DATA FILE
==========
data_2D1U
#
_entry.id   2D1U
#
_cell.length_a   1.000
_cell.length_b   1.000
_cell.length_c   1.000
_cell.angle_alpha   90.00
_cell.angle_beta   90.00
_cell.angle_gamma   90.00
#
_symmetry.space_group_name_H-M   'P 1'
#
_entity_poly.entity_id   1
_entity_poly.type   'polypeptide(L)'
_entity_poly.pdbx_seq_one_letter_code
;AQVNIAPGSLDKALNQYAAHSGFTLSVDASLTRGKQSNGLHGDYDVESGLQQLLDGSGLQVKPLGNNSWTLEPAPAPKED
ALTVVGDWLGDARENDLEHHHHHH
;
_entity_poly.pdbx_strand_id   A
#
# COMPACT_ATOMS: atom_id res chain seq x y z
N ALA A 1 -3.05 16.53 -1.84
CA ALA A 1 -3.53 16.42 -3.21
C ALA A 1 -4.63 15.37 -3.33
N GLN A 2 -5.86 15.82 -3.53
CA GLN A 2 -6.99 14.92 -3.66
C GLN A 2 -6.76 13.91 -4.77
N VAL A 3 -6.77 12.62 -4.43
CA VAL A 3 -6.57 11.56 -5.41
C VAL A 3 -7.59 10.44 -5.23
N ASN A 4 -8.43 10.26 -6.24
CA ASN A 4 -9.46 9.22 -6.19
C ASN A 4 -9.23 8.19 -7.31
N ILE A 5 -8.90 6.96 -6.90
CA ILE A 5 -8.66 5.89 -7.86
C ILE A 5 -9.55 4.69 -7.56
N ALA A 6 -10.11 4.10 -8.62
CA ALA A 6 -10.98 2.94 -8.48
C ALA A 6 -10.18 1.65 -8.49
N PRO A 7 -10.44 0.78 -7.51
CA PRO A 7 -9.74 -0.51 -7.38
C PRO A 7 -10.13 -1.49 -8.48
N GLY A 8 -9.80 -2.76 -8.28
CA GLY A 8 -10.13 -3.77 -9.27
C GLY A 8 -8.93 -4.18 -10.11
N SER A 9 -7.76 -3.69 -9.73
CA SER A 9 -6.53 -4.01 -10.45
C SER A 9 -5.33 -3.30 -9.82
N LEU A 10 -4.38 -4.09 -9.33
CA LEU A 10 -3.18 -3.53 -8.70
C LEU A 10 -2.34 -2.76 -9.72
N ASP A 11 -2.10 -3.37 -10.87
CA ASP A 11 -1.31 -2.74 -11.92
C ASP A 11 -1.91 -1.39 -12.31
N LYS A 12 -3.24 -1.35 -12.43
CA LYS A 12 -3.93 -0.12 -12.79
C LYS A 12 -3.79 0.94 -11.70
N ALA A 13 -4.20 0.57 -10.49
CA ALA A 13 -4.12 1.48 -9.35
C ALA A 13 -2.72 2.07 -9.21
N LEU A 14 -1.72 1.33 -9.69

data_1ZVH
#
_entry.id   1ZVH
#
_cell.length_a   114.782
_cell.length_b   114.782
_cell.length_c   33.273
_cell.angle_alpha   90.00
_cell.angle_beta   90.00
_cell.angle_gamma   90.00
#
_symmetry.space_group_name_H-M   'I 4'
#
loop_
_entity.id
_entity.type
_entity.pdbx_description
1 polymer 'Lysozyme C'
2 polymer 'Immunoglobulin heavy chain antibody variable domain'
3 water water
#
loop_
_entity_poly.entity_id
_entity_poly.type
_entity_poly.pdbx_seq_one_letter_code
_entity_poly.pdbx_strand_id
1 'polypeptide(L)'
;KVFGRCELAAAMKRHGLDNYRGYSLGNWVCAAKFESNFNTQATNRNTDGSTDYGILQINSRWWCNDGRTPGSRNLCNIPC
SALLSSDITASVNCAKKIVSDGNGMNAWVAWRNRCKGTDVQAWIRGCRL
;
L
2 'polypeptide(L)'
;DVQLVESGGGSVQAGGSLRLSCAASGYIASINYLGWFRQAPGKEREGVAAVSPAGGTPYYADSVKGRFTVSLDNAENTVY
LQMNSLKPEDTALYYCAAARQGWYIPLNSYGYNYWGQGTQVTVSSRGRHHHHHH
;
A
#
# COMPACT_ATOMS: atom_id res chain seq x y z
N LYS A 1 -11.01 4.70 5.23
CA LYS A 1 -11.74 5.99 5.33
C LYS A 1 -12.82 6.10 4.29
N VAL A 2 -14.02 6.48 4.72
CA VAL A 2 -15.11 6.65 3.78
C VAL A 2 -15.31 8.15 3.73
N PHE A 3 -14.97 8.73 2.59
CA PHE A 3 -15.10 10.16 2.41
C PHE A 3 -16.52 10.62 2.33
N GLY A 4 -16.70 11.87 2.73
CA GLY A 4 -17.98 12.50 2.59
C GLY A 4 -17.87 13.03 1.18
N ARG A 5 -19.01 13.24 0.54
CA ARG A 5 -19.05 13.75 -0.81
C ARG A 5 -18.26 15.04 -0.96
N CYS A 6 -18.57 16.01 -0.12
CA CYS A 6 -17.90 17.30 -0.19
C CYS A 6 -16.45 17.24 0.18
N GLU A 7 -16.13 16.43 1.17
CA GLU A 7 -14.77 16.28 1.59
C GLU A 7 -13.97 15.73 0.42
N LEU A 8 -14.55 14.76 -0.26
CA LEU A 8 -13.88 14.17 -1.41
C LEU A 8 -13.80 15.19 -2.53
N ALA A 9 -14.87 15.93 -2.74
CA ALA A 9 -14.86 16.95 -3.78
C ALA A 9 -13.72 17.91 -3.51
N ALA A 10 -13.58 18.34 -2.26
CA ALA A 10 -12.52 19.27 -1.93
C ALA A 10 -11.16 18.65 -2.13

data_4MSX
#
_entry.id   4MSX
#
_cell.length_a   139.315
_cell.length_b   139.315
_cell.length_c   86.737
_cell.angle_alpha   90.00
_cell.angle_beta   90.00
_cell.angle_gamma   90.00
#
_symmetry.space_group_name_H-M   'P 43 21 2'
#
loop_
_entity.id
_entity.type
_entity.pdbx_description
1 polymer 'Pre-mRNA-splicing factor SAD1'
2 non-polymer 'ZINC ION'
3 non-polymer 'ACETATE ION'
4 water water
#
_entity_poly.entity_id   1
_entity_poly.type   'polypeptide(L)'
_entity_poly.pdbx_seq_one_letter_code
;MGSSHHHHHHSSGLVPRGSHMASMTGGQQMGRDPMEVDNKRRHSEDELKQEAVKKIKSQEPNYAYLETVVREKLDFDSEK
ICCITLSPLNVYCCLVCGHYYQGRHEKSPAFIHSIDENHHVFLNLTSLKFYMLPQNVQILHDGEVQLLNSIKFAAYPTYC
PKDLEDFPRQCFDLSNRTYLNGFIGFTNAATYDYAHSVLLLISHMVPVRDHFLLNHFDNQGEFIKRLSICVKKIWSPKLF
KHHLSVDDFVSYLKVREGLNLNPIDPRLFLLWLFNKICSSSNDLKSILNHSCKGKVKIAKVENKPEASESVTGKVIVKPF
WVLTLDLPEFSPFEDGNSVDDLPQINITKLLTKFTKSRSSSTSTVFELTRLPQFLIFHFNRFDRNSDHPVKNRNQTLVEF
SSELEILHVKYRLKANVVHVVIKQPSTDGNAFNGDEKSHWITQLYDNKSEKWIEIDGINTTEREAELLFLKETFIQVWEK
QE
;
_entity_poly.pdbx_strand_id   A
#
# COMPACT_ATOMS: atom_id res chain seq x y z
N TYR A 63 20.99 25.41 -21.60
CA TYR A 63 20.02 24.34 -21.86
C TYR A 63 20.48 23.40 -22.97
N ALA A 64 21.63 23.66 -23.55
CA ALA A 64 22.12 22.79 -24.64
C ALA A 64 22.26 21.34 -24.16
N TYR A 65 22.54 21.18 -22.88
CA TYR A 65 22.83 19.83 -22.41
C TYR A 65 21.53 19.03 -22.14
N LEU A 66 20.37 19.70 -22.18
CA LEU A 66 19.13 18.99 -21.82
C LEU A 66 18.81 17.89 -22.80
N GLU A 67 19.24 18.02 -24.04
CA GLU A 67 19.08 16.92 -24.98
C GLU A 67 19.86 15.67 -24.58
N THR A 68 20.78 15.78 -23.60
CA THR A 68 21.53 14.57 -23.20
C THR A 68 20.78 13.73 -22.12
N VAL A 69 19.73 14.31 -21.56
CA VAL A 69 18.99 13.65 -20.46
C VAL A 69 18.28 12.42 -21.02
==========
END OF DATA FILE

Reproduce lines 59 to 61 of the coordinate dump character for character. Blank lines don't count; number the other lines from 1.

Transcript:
N ALA A 13 -4.20 0.57 -10.49
CA ALA A 13 -4.12 1.48 -9.35
C ALA A 13 -2.72 2.07 -9.21